The night before an interview for my dream job as a palaeoceanographer, I talked to my brother for the last time.
The position was one I’d sought throughout my entire career — it aligned perfectly with my research interests and was my best shot at a permanent job near my husband’s work.
But the call with my brother was like a waking nightmare. I thought I was listening to him die over the phone as he gasped for breath.
This wasn’t my first confrontation with major loss. When I was five, my mother narrowly survived a terminal-cancer diagnosis. When I was in high school, my brother developed schizophrenia and alcoholism. During my undergraduate programme, my father died unexpectedly. And, while I was in graduate school, my mother had a stroke — a magnetic resonance imaging scan showed an aggressive glioblastoma that claimed her life within a few months.
I managed each of these events as best I could without letting them derail my career in science, although I longed to quit so I could shrink the widening fracture between the demands of academia and my heart. But the question would always arise: what then? So, in the end, I tethered myself to the solid rock of science and clung on tightly.
The morning after the call with my brother, the job interview was like a continuation of a bad dream. So incoherent were my thoughts that it was as if I were watching my body from above. I felt like my dreams for a career in science were evaporating. I had skirted the black hole of grief my whole life, only to collapse at this important moment.
After the interview, I returned to the lab where I was a postdoc and told a supervisor what had happened. He suggested I contact them and say I hadn’t been performing at my best, but he cautioned me to offer no excuses.
Practical advice, yes. But I think this is one reason junior researchers leave science — the demand to partition ourselves into separate entities can fragment our psyches.
Grief is like a hurricane sweeping through our brains; it can carve a fresh scarp through our self-confidence, leaving a fog in its wake. So many young scientists are already hanging on by a tenuous thread in an environment where there is no room for faltering.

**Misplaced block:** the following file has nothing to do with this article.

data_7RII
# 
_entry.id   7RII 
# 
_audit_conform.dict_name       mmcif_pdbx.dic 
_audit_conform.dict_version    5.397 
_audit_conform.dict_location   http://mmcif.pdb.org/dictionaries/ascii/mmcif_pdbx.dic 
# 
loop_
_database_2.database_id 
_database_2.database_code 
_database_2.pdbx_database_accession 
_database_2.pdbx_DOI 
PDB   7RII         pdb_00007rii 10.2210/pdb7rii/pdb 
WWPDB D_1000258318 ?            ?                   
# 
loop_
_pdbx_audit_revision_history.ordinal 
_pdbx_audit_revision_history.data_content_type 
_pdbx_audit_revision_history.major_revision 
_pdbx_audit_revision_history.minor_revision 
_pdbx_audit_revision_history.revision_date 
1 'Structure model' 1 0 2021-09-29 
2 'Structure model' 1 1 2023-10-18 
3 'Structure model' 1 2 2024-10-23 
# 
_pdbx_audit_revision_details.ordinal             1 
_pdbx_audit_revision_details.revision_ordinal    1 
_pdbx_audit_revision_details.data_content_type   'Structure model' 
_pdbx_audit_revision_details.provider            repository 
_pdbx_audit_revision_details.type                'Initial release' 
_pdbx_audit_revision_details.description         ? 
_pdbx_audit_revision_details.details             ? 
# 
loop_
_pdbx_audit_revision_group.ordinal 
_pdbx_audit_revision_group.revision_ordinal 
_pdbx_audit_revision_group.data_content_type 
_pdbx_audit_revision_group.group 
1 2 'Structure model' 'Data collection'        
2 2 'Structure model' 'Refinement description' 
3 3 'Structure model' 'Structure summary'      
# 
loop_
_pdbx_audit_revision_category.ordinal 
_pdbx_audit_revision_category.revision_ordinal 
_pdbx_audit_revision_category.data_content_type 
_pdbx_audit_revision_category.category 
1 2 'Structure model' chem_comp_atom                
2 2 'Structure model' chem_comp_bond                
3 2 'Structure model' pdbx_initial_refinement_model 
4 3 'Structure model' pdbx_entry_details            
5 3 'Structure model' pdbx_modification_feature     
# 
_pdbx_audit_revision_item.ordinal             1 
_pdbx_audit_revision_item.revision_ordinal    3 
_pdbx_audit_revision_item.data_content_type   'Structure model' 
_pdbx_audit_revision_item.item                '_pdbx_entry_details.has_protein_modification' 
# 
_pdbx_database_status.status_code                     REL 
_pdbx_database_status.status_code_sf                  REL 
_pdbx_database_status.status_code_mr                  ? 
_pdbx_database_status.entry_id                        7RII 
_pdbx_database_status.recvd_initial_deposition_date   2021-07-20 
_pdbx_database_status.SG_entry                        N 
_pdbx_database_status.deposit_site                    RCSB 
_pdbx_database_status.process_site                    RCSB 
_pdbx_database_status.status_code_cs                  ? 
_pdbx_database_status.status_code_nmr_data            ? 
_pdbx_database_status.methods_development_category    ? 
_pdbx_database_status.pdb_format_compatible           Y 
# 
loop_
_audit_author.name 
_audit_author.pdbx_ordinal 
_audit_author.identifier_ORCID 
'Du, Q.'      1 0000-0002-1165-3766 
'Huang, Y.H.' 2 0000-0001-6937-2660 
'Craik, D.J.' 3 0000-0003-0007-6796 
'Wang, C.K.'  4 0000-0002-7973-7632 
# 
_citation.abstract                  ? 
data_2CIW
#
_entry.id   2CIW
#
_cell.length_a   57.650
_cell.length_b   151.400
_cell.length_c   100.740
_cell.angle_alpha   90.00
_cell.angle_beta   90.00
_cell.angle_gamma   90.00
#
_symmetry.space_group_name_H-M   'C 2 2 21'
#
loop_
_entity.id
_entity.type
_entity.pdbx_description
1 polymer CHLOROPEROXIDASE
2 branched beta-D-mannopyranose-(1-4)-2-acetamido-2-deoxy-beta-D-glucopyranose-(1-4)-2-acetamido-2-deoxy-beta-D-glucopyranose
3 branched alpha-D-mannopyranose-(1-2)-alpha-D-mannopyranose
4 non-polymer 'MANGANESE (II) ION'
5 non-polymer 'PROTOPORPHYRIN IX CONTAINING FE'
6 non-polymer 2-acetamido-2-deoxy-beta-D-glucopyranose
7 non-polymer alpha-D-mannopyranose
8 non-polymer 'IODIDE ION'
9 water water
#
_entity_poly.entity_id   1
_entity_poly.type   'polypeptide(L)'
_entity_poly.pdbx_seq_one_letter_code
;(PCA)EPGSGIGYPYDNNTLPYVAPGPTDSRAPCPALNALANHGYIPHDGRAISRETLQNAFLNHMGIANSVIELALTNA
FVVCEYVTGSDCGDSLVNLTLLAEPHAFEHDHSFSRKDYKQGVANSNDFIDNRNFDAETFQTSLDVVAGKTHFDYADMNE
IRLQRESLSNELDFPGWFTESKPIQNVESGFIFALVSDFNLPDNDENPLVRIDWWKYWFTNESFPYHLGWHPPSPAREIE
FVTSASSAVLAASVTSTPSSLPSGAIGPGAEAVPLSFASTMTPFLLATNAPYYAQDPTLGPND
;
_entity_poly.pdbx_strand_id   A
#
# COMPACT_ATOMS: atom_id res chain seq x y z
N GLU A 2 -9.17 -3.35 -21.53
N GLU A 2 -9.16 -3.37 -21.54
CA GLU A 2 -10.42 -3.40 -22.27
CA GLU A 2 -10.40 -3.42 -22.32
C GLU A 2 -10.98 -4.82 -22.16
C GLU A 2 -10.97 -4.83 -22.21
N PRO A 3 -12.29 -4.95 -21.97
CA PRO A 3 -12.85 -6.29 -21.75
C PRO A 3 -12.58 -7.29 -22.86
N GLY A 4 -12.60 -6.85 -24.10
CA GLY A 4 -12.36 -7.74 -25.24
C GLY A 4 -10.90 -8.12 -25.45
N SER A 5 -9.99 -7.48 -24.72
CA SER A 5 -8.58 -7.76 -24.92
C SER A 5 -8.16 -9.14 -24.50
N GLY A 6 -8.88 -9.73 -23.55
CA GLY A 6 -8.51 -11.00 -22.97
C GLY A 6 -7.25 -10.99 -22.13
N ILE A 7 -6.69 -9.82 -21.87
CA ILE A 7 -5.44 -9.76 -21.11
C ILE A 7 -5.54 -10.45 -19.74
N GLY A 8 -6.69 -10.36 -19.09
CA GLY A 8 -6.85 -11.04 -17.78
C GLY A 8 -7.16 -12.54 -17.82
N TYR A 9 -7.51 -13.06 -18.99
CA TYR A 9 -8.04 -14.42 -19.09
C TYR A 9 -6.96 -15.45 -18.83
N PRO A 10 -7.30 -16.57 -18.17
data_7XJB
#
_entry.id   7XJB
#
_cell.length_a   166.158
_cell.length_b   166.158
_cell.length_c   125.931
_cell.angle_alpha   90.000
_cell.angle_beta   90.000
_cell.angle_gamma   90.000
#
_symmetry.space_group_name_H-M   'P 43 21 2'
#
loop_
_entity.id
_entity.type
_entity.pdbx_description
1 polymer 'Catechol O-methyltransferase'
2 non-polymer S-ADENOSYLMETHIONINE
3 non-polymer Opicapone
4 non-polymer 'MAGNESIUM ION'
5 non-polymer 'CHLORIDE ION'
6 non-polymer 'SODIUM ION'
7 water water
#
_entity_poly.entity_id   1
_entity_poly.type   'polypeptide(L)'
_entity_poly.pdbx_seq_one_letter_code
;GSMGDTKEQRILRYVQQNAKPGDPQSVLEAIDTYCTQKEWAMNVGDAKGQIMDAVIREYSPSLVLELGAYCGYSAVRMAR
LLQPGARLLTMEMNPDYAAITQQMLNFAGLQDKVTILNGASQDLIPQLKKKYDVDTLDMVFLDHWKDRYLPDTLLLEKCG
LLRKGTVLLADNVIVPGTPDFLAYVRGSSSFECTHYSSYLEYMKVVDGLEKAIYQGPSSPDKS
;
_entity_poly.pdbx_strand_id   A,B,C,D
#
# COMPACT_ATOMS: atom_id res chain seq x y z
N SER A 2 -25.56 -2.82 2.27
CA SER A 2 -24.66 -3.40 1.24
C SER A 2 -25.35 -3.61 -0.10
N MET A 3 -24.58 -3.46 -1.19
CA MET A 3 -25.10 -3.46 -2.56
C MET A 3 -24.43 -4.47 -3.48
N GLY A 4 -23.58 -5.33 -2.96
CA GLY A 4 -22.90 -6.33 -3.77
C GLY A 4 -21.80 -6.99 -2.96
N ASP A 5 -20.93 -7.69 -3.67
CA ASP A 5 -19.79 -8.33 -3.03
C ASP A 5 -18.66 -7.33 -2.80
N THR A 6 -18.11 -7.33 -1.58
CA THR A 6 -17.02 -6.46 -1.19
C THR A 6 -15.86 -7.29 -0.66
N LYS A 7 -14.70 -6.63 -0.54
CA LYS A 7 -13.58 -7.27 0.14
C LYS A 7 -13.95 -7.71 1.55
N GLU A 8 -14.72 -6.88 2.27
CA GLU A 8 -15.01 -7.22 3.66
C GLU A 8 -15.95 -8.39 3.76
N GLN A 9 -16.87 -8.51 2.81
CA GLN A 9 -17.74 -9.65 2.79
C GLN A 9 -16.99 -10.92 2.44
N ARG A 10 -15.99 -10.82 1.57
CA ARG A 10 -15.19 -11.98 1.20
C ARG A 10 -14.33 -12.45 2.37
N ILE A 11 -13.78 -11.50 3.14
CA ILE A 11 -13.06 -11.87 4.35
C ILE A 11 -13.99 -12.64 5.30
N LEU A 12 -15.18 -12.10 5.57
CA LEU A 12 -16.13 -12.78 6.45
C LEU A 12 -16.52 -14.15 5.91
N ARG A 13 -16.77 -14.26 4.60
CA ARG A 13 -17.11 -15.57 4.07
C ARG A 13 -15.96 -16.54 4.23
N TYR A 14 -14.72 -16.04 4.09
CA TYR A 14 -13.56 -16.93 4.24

This is especially true for those most susceptible to impostor syndrome — women, people of colour, anyone who belongs to an under-represented group. For those who have fought against voices telling them that they don’t belong, this ‘brain fog’ might be perceived as proof that their dislocation in science is substantiated. Grief can be the tipping point that pushes young researchers into a false concession of their inability to hack it in science. This is echoed in a 2017 study that identifies a disproportionately high rate of mental illness among PhD students — especially those dealing with work–family conflicts (K. Levecque et al. Res. Pol. 46, 868–879; 2017).
The paradox is that many scientists are driven to improve the world for humanity, but the culture of science can be dehumanizing. We need to promote a culture that recognizes our humanity, where normal, human failure and struggle are not equated with academic ineptitude.
If you are a young scientist struggling with grief, you might need time to sit with it. You might be forced to make difficult decisions. Be clear with yourself about what you are unwilling to give up, and forgive yourself the rest. You might find your goals changing on the other side of loss, but wait to make career-altering choices in the calm after the storm, not in the heat of heartache.
My brother died a week after our call. Two days after that, I was offered the job — a bittersweet victory. Science had ferried me to more stable ground, but demanded its fare in return. I am haunted by all that I couldn’t give my family members in their final days. But this can be the bitter choice when confronting loss as an early-career scientist — escort a loved one to their death or keep your own dreams afloat. I wish it did not have to be so stark.
Nature 561, 571 (2018)